India: Discovery By Interrogatories

What is Interrogatory and Discovery by Interrogatories?

  • Interrogatories are covered under Section 30 and Order XI Rule 1 to 11, 21 and 22 of the Code of Civil Procedure, 1908.
  • Interrogatories are a set of questions which a party administers on the other party with the leave of the Court.
  • The party to whom interrogatories are administered, must answer them in writing and on oath. The party to whom interrogatories are administered, discovers or discloses by his affidavit, in answer to the interrogatories, the nature of its case. This is called Discovery by Interrogatories.
  • Interrogatories have to be confined to the facts which are relevant to the matters in question but not as to conclusions of law, inference from facts or construction of words or documents.
  • The Application for leave to administer interrogatories is as a rule made ex parte and the Court shall decide the said application within 7 days from its filing. (Rule 2)
  • Interrogatories shall be in Form 2 of Appendix C. (Rule 4)

Purpose of Interrogatories

Interrogatories are allowed for the following purposes:

  1. To ascertain the nature of the opponent's case or the material facts constituting his case
  2. To support one's own case, either

    1. Directly, by obtaining admissions, or
    2. Indirectly, by destroying the opponent's case

Which types of Interrogatories may not be allowed

  • Interrogatories for obtaining discovery of facts, may not be allowed, which

    • constitute the evidence of the opposite party
    • contain any confidential or privileged communication
    • involve disclosures injurious to public interests
  • Interrogatories in the nature of fishing or roving enquiries are not allowed

Interrogation of a body corporate

  • Where the party to be interrogated is a body corporate, the interrogatories should specify the officer or member on whom the interrogatories are to be served. (Rule 5)

Objections to Interrogatories by answer can be made on following grounds, if the interrogatory is: (Rule 6)

    • Scandalous
    • Irrelevant
    • Not exhibited bonafide
    • Premature i.e. not material at that stage
    • Privileged communications
    • Any other ground such as provided under Rule 7 or the answers are likely to be incriminating in offences.
  • These objections must be taken by the answering party in its affidavit of answers to the interrogatories in Form No. 2, Appendix C. (Rule 8&9)

Setting aside and Striking off Interrogatories can be made on the following grounds (Rule 7)

    • Unreasonably or vexatiously exhibited
    • Prolix, Oppressive, Unnecessary or Scandalous
  • The Application for setting aside or striking off interrogatories shall be made within 7 days after service of interrogatories.

Interrogatories not answered or insufficiently answered (Rule 11)

  • If the interrogatories are not answered or insufficiently answered, then the interrogating party may apply to the Court for an order requiring the other party to answer or answer further.
  • The Court may direct the party to answer either by affidavit or by viva voce examination.

Consequence of failure to answer interrogatories (Rule 21)

If a party fails to comply with an order to answer interrogatories, then:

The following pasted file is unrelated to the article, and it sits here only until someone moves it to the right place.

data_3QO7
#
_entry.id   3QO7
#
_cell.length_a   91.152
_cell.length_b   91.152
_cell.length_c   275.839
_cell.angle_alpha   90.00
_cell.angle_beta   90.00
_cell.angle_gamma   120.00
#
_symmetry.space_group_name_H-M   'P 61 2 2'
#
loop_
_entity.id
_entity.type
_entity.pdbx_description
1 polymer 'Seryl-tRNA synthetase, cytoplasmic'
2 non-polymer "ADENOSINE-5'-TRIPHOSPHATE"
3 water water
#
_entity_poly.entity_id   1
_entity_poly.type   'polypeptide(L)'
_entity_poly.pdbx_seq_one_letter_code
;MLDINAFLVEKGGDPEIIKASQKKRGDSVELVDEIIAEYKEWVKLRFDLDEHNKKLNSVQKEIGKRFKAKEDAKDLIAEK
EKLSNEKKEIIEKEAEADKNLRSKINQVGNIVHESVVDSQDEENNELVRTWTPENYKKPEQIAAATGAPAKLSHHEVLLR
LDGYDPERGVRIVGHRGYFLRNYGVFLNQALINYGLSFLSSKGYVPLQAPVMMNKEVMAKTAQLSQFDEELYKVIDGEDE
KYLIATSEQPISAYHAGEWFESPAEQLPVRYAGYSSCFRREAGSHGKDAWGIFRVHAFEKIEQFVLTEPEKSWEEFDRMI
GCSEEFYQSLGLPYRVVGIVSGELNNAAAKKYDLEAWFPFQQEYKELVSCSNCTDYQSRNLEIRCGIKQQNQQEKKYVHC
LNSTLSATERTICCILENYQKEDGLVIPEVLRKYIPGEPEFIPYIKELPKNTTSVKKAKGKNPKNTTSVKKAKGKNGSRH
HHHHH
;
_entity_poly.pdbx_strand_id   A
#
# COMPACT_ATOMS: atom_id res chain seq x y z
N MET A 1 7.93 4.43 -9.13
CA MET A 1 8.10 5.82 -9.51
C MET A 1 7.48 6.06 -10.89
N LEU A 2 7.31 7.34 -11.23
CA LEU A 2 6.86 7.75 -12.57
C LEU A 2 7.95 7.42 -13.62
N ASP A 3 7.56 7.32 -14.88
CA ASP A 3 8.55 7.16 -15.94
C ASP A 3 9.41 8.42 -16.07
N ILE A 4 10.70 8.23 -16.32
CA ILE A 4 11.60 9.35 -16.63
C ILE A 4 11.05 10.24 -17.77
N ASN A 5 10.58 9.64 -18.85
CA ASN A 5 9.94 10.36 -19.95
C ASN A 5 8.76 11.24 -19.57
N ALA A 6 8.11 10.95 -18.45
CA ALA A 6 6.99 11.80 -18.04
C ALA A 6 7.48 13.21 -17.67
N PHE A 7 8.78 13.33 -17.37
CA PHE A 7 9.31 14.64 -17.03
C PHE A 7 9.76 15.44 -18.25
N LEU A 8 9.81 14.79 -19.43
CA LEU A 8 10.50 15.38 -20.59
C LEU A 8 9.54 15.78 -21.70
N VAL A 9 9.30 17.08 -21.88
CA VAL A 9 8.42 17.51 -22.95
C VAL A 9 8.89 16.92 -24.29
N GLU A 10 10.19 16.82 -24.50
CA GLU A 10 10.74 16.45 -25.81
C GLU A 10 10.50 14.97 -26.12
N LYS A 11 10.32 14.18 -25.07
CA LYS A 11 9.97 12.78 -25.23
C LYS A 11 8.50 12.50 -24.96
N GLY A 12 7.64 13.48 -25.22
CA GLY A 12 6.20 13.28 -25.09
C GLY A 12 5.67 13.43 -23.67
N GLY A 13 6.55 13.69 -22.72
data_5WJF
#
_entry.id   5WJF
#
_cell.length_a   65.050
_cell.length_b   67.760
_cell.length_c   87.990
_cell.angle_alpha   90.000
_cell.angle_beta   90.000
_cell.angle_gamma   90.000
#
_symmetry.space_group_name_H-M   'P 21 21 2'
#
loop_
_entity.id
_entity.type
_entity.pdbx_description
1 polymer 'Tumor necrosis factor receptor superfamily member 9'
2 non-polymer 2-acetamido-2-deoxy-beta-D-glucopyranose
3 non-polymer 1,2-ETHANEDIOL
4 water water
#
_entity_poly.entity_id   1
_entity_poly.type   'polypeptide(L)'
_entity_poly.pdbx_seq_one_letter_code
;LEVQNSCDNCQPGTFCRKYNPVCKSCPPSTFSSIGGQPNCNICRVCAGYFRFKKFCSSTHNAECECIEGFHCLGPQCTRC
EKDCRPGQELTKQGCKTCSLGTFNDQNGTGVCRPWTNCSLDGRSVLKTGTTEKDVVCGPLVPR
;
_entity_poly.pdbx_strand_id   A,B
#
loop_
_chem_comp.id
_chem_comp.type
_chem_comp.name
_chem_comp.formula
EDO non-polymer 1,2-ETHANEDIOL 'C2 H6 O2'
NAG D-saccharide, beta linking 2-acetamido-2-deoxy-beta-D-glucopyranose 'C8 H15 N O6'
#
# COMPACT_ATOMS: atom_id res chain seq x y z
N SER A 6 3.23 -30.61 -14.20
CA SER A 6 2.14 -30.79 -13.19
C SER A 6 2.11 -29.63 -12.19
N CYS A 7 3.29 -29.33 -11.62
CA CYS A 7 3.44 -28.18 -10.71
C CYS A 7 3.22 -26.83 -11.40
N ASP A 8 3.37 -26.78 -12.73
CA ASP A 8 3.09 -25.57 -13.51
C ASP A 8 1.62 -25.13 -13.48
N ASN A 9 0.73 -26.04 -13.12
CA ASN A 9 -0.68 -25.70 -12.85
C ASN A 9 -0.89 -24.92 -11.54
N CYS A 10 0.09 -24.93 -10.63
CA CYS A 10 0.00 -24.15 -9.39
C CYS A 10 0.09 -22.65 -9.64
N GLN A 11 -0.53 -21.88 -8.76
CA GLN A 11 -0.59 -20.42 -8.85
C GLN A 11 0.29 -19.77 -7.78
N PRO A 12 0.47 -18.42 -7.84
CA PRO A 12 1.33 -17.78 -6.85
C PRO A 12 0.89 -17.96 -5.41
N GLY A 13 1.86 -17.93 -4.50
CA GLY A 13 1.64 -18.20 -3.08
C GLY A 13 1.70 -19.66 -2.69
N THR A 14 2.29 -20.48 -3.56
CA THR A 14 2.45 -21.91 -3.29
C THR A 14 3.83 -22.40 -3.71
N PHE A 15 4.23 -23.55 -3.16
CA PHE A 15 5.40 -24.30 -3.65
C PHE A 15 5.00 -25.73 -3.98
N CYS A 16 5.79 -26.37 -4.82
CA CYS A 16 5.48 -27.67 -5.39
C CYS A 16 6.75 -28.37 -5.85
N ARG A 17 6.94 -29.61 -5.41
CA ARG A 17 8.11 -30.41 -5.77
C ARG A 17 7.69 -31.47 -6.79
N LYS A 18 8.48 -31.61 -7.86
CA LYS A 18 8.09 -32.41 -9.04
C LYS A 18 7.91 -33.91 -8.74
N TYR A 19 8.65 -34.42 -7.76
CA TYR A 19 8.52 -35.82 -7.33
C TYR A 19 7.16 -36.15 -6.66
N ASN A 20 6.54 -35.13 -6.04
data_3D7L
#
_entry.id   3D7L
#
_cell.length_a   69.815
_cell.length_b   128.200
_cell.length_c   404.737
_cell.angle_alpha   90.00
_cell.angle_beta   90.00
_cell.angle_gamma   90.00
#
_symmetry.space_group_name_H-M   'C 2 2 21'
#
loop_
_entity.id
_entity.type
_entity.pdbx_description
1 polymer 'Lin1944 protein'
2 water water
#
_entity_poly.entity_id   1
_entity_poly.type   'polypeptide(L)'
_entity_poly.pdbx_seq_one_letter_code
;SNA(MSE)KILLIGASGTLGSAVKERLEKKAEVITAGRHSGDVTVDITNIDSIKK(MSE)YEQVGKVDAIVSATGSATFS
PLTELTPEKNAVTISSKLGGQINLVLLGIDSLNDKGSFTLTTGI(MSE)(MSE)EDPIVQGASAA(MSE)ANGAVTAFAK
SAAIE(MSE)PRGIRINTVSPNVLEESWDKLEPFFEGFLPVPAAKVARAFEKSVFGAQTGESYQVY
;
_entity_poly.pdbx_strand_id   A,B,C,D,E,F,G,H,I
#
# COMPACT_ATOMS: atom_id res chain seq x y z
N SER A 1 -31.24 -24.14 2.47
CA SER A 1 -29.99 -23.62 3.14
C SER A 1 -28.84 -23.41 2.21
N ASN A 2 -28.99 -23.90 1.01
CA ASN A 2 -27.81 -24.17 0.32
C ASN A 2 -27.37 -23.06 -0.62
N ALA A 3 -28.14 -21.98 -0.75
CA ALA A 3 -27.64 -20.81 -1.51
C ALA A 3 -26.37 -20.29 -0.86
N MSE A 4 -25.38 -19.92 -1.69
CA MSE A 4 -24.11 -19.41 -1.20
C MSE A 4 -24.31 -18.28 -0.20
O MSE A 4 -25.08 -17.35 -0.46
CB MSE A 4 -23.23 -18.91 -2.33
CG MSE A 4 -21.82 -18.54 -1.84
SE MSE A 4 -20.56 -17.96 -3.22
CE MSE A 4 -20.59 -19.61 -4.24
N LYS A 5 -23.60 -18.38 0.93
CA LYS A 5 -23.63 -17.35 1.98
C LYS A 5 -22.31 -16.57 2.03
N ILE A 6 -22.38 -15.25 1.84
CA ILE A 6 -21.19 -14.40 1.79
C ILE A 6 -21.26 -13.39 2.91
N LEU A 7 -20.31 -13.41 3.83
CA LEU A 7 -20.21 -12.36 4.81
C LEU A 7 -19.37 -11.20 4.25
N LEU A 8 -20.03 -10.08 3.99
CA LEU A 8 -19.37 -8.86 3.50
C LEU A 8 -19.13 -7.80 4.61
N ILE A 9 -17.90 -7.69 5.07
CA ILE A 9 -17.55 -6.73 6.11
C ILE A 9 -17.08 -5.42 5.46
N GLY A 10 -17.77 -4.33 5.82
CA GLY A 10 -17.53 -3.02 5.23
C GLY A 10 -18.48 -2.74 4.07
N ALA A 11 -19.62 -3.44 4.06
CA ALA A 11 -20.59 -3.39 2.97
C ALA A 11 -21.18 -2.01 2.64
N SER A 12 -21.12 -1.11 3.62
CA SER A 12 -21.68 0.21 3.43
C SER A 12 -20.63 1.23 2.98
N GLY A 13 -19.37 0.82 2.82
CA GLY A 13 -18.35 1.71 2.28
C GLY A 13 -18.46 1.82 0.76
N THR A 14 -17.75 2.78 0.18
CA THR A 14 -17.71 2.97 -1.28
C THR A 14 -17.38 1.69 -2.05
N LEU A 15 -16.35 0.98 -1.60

• If the failing party is a Plaintiff, its suit is to be dismissed for want of prosecution
  • If the failing party is a Defendant, its defense to be struck out and be placed in a position as if it had not defended.

    • The party which served the interrogatories may apply to the Court for an order to this effect.
    • The Court shall pass such order after notice to the other party and giving them an opportunity of being heard.

The Rajasthan High Court in a recent judgment of Govind Narayan and Ors. vs. Nagendra Nagda and Ors. MANU/RH/0832/2017 has held the following:

  • The whole purpose of interrogatories is to seek admission of a party on matter in dispute so that the issues can be accordingly framed, minimizing the contentious issues or disputes left for the adjudication of the Court, with the ultimate object of facilitating an early and expeditious disposal of the suit.
  • A perusal of the corresponding substantive provisions contained in Section 30 of the Code of Civil Procedure shows that the Court has been clothed with a power to order discovery or permit interrogatories at any time. Order XI Rule 1 of the Code contemplates service of interrogatories on the opposite party, with a leave of the Court. A close and conjoint reading of these two provisions make it clear that the Court can allow service of interrogatories, at any stage of the suit, for which it has been conferred wide discretion, but at the same time, the discretion must be exercised judiciously.
  • The information sought to be furnished must have some nexus or relevancy with the dispute in question.
  • The stage of the suit is a very significant aspect to be borne in mind, while deciding an application admitting or permitting interrogatories. As stated above, the whole idea or purpose of the provisions contain in Order XI Rule 1 of the Code is to save time and cost by confining the controversy or narrowing down the points of differences or disputes.
  • Hence, the Court can be a bit liberal in admitting the interrogatories at the initial stage of a suit but the same standards cannot be applied at the advanced stage of the trial, when the evidence of the parties has begun. Interrogatories cannot be permitted, once the evidence of the concerned opposite party is over.

The content of this article is intended to provide a general guide to the subject matter. Specialist advice should be sought about your specific circumstances.

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